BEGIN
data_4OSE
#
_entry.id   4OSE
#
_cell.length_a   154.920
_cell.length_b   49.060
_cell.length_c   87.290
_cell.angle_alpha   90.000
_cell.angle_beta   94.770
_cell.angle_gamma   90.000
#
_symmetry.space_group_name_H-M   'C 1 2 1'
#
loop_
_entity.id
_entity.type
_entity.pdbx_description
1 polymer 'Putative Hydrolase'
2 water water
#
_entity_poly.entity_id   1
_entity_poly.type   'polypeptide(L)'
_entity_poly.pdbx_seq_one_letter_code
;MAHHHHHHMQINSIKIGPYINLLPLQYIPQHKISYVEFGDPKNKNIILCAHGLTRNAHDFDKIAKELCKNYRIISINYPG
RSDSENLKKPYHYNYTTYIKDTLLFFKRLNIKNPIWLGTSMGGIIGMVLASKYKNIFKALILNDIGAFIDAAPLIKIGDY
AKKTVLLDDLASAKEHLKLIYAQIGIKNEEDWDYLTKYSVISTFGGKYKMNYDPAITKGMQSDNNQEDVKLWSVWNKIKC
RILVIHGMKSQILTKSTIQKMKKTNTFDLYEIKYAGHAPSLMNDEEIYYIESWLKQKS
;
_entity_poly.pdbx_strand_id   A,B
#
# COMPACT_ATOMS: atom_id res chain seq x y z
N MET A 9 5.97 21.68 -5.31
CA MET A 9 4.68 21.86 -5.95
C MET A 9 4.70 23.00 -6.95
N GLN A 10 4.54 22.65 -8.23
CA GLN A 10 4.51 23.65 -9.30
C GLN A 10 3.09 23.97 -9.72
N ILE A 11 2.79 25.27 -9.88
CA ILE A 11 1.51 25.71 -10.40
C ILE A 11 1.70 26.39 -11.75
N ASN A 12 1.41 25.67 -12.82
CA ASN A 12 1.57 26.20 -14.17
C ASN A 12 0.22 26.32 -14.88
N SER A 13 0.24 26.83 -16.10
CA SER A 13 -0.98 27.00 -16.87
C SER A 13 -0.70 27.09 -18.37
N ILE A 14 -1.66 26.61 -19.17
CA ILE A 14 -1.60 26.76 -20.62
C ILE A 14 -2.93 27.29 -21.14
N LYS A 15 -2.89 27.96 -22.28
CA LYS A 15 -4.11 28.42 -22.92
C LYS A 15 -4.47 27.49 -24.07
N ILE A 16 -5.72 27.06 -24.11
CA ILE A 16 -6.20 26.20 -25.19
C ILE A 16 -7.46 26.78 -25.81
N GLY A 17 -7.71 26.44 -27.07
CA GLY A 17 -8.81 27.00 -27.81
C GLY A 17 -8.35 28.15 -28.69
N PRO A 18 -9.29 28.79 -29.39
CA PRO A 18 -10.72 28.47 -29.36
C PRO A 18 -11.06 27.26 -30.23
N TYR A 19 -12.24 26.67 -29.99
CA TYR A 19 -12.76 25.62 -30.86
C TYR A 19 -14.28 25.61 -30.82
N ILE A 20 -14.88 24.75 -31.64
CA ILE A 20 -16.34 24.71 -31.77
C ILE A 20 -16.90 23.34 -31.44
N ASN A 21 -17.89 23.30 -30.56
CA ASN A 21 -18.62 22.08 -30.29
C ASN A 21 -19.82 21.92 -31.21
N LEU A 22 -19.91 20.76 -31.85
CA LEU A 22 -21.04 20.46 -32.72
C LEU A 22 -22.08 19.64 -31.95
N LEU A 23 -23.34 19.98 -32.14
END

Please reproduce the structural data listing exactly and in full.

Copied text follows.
data_4OSE
#
_entry.id   4OSE
#
_cell.length_a   154.920
_cell.length_b   49.060
_cell.length_c   87.290
_cell.angle_alpha   90.000
_cell.angle_beta   94.770
_cell.angle_gamma   90.000
#
_symmetry.space_group_name_H-M   'C 1 2 1'
#
loop_
_entity.id
_entity.type
_entity.pdbx_description
1 polymer 'Putative Hydrolase'
2 water water
#
_entity_poly.entity_id   1
_entity_poly.type   'polypeptide(L)'
_entity_poly.pdbx_seq_one_letter_code
;MAHHHHHHMQINSIKIGPYINLLPLQYIPQHKISYVEFGDPKNKNIILCAHGLTRNAHDFDKIAKELCKNYRIISINYPG
RSDSENLKKPYHYNYTTYIKDTLLFFKRLNIKNPIWLGTSMGGIIGMVLASKYKNIFKALILNDIGAFIDAAPLIKIGDY
AKKTVLLDDLASAKEHLKLIYAQIGIKNEEDWDYLTKYSVISTFGGKYKMNYDPAITKGMQSDNNQEDVKLWSVWNKIKC
RILVIHGMKSQILTKSTIQKMKKTNTFDLYEIKYAGHAPSLMNDEEIYYIESWLKQKS
;
_entity_poly.pdbx_strand_id   A,B
#
# COMPACT_ATOMS: atom_id res chain seq x y z
N MET A 9 5.97 21.68 -5.31
CA MET A 9 4.68 21.86 -5.95
C MET A 9 4.70 23.00 -6.95
N GLN A 10 4.54 22.65 -8.23
CA GLN A 10 4.51 23.65 -9.30
C GLN A 10 3.09 23.97 -9.72
N ILE A 11 2.79 25.27 -9.88
CA ILE A 11 1.51 25.71 -10.40
C ILE A 11 1.70 26.39 -11.75
N ASN A 12 1.41 25.67 -12.82
CA ASN A 12 1.57 26.20 -14.17
C ASN A 12 0.22 26.32 -14.88
N SER A 13 0.24 26.83 -16.10
CA SER A 13 -0.98 27.00 -16.87
C SER A 13 -0.70 27.09 -18.37
N ILE A 14 -1.66 26.61 -19.17
CA ILE A 14 -1.60 26.76 -20.62
C ILE A 14 -2.93 27.29 -21.14
N LYS A 15 -2.89 27.96 -22.28
CA LYS A 15 -4.11 28.42 -22.92
C LYS A 15 -4.47 27.49 -24.07
N ILE A 16 -5.72 27.06 -24.11
CA ILE A 16 -6.20 26.20 -25.19
C ILE A 16 -7.46 26.78 -25.81
N GLY A 17 -7.71 26.44 -27.07
CA GLY A 17 -8.81 27.00 -27.81
C GLY A 17 -8.35 28.15 -28.69
N PRO A 18 -9.29 28.79 -29.39
CA PRO A 18 -10.72 28.47 -29.36
C PRO A 18 -11.06 27.26 -30.23
N TYR A 19 -12.24 26.67 -29.99
CA TYR A 19 -12.76 25.62 -30.86
C TYR A 19 -14.28 25.61 -30.82
N ILE A 20 -14.88 24.75 -31.64
CA ILE A 20 -16.34 24.71 -31.77
C ILE A 20 -16.90 23.34 -31.44
N ASN A 21 -17.89 23.30 -30.56
CA ASN A 21 -18.62 22.08 -30.29
C ASN A 21 -19.82 21.92 -31.21
N LEU A 22 -19.91 20.76 -31.85
CA LEU A 22 -21.04 20.46 -32.72
C LEU A 22 -22.08 19.64 -31.95
N LEU A 23 -23.34 19.98 -32.14